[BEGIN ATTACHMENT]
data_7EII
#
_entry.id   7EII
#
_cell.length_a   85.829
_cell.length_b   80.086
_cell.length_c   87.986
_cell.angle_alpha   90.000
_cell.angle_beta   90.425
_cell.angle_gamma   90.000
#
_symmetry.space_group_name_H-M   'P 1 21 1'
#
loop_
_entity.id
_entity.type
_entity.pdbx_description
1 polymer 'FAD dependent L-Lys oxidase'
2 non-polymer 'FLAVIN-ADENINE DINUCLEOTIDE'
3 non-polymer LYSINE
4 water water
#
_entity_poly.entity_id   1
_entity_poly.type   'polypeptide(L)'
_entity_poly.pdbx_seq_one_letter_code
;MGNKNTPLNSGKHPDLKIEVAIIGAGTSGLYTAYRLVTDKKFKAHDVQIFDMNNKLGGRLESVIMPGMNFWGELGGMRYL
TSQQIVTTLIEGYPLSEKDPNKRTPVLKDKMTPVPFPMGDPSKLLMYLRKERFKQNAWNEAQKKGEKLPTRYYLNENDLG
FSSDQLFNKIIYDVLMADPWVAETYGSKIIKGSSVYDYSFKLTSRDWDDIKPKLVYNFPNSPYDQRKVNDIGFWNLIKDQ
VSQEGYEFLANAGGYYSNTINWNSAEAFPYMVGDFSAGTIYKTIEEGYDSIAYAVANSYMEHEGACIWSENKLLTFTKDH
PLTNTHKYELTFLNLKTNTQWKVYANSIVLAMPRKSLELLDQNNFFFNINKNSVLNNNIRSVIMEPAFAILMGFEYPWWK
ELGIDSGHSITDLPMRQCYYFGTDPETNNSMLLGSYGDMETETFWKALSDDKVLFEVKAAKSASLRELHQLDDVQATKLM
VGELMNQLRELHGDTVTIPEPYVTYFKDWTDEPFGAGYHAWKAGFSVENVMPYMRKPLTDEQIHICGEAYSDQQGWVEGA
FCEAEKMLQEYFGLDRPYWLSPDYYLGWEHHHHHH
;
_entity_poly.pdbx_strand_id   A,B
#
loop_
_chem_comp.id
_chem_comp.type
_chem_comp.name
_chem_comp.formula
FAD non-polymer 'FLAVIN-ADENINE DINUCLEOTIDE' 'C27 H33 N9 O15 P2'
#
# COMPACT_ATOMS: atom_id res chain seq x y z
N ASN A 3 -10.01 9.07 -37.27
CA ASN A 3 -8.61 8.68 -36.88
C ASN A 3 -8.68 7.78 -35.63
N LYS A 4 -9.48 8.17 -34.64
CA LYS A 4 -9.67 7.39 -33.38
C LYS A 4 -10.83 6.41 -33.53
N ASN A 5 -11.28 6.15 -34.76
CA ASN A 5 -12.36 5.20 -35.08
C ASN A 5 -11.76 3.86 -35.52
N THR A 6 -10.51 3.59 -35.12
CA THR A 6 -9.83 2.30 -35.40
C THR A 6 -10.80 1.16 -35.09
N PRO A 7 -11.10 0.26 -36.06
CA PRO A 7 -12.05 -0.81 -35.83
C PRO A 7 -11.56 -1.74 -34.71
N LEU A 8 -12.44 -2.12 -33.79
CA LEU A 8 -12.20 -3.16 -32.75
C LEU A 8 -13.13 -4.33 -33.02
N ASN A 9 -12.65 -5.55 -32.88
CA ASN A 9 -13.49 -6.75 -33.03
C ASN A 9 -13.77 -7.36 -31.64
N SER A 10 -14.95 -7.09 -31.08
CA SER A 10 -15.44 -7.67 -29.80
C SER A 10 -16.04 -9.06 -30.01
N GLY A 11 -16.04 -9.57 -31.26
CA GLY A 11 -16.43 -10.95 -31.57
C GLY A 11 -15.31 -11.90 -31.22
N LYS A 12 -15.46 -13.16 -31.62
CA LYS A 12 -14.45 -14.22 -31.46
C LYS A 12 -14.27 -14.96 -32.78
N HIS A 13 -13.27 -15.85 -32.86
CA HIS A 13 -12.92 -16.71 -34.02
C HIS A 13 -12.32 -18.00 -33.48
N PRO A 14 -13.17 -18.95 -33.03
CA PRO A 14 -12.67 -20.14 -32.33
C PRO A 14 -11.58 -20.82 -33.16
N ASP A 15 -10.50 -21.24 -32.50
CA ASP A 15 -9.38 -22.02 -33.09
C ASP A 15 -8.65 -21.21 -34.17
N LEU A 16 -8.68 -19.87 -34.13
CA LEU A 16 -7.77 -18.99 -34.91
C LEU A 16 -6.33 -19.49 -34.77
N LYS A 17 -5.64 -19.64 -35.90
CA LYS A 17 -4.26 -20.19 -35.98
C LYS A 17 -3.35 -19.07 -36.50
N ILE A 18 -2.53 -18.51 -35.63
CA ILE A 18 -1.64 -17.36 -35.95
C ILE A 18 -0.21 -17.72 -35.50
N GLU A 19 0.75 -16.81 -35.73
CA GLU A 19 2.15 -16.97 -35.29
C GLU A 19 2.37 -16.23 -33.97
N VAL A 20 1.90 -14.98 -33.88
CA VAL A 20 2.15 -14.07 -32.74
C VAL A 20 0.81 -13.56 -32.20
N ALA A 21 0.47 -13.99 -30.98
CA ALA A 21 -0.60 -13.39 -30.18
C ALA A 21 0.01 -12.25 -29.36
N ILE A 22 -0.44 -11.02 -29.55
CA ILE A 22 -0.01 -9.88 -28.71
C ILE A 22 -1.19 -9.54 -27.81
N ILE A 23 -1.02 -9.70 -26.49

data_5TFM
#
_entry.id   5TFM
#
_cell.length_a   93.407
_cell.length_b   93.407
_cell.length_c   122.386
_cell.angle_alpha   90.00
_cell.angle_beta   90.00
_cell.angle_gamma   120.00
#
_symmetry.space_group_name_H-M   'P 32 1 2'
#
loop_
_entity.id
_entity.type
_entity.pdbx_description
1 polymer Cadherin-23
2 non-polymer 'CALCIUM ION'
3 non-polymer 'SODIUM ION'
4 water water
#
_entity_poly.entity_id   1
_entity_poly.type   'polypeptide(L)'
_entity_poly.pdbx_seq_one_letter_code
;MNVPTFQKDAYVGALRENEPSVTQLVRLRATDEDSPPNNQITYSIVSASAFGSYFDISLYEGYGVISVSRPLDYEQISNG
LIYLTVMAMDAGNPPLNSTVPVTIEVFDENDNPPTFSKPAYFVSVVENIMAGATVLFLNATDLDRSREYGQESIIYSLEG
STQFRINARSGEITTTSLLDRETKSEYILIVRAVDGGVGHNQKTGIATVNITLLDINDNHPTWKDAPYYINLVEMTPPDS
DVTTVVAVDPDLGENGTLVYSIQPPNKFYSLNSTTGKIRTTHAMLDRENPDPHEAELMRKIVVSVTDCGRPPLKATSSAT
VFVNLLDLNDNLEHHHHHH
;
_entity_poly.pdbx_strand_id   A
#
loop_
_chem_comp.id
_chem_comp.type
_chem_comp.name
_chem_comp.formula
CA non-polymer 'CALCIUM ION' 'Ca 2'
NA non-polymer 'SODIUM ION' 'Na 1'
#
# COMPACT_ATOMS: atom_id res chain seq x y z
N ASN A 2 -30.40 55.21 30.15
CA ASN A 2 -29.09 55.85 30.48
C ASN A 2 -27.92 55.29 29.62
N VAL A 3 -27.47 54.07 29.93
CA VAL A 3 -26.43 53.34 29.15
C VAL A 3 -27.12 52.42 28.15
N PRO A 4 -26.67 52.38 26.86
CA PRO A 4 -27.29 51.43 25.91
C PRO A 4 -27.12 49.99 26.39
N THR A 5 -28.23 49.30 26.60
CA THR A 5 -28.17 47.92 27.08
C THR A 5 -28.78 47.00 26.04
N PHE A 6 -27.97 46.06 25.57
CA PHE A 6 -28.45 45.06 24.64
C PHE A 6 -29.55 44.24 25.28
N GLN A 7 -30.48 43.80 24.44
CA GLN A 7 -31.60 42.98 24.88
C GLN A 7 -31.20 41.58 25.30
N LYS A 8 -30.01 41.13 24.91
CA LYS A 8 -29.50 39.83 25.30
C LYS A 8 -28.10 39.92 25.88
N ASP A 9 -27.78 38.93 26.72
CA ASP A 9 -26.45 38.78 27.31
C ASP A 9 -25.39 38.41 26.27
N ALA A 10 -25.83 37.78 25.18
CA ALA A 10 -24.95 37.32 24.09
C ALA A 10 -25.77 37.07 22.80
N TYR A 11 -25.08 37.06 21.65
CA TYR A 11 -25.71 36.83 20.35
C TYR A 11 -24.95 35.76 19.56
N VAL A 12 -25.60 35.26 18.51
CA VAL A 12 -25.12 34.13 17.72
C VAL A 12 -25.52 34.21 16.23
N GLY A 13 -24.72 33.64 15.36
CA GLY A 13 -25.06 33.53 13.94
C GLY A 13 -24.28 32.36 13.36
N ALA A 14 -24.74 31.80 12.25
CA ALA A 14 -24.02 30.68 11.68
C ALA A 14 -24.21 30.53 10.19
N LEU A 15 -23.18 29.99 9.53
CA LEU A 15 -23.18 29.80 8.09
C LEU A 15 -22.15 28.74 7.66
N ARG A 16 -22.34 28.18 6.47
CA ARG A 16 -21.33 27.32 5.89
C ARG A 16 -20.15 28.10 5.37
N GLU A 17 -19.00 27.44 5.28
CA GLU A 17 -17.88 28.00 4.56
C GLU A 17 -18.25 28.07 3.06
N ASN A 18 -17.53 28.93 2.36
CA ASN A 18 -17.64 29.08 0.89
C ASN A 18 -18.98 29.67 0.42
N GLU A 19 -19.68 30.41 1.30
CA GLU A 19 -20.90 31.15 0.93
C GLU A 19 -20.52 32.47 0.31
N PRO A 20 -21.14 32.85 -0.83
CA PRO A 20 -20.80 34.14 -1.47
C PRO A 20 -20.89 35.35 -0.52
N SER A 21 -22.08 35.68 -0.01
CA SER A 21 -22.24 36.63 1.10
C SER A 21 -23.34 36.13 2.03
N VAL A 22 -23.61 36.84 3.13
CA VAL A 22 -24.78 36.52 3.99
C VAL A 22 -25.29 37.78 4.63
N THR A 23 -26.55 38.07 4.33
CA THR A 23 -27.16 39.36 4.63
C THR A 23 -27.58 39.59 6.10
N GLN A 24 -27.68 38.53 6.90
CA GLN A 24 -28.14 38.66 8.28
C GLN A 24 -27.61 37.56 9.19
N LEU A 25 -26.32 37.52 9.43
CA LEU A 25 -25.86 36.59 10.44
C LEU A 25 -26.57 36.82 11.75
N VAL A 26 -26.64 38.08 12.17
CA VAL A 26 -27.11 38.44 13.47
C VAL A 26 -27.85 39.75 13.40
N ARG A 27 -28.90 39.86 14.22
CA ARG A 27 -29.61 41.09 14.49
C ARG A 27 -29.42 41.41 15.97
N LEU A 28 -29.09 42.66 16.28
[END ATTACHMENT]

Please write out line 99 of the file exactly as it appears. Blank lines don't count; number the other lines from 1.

N ALA A 21 0.47 -13.99 -30.98